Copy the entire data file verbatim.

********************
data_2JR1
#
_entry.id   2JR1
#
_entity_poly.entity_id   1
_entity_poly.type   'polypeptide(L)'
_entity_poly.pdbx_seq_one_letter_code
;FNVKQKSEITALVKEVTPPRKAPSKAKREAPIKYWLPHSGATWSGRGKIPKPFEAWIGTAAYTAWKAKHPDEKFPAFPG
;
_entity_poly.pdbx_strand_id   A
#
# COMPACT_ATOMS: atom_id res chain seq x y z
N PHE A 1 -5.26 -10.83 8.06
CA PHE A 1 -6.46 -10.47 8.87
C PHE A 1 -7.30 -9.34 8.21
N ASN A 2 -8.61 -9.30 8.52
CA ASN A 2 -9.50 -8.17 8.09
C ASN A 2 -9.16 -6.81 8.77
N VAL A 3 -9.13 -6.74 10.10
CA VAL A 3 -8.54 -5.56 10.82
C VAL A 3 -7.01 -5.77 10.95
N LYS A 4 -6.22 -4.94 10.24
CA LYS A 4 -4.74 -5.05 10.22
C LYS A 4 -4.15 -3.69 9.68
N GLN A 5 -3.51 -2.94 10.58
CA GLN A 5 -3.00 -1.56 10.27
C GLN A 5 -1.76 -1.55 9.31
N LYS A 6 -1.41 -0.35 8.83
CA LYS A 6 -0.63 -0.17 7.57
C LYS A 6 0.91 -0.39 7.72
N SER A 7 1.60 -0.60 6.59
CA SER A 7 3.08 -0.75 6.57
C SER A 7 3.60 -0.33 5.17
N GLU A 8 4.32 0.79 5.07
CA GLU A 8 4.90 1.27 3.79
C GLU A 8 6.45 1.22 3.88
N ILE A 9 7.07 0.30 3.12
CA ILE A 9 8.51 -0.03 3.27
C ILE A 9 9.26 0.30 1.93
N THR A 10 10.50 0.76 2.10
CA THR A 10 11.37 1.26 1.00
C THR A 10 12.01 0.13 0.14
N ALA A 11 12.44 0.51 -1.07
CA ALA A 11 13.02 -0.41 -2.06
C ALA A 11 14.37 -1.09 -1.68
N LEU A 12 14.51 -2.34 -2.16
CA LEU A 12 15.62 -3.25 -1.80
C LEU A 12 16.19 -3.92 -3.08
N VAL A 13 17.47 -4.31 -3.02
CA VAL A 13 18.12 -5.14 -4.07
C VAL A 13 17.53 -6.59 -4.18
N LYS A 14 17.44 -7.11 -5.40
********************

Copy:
data_2JR1
#
_entry.id   2JR1
#
_entity_poly.entity_id   1
_entity_poly.type   'polypeptide(L)'
_entity_poly.pdbx_seq_one_letter_code
;FNVKQKSEITALVKEVTPPRKAPSKAKREAPIKYWLPHSGATWSGRGKIPKPFEAWIGTAAYTAWKAKHPDEKFPAFPG
;
_entity_poly.pdbx_strand_id   A
#
# COMPACT_ATOMS: atom_id res chain seq x y z
N PHE A 1 -5.26 -10.83 8.06
CA PHE A 1 -6.46 -10.47 8.87
C PHE A 1 -7.30 -9.34 8.21
N ASN A 2 -8.61 -9.30 8.52
CA ASN A 2 -9.50 -8.17 8.09
C ASN A 2 -9.16 -6.81 8.77
N VAL A 3 -9.13 -6.74 10.10
CA VAL A 3 -8.54 -5.56 10.82
C VAL A 3 -7.01 -5.77 10.95
N LYS A 4 -6.22 -4.94 10.24
CA LYS A 4 -4.74 -5.05 10.22
C LYS A 4 -4.15 -3.69 9.68
N GLN A 5 -3.51 -2.94 10.58
CA GLN A 5 -3.00 -1.56 10.27
C GLN A 5 -1.76 -1.55 9.31
N LYS A 6 -1.41 -0.35 8.83
CA LYS A 6 -0.63 -0.17 7.57
C LYS A 6 0.91 -0.39 7.72
N SER A 7 1.60 -0.60 6.59
CA SER A 7 3.08 -0.75 6.57
C SER A 7 3.60 -0.33 5.17
N GLU A 8 4.32 0.79 5.07
CA GLU A 8 4.90 1.27 3.79
C GLU A 8 6.45 1.22 3.88
N ILE A 9 7.07 0.30 3.12
CA ILE A 9 8.51 -0.03 3.27
C ILE A 9 9.26 0.30 1.93
N THR A 10 10.50 0.76 2.10
CA THR A 10 11.37 1.26 1.00
C THR A 10 12.01 0.13 0.14
N ALA A 11 12.44 0.51 -1.07
CA ALA A 11 13.02 -0.41 -2.06
C ALA A 11 14.37 -1.09 -1.68
N LEU A 12 14.51 -2.34 -2.16
CA LEU A 12 15.62 -3.25 -1.80
C LEU A 12 16.19 -3.92 -3.08
N VAL A 13 17.47 -4.31 -3.02
CA VAL A 13 18.12 -5.14 -4.07
C VAL A 13 17.53 -6.59 -4.18
N LYS A 14 17.44 -7.11 -5.40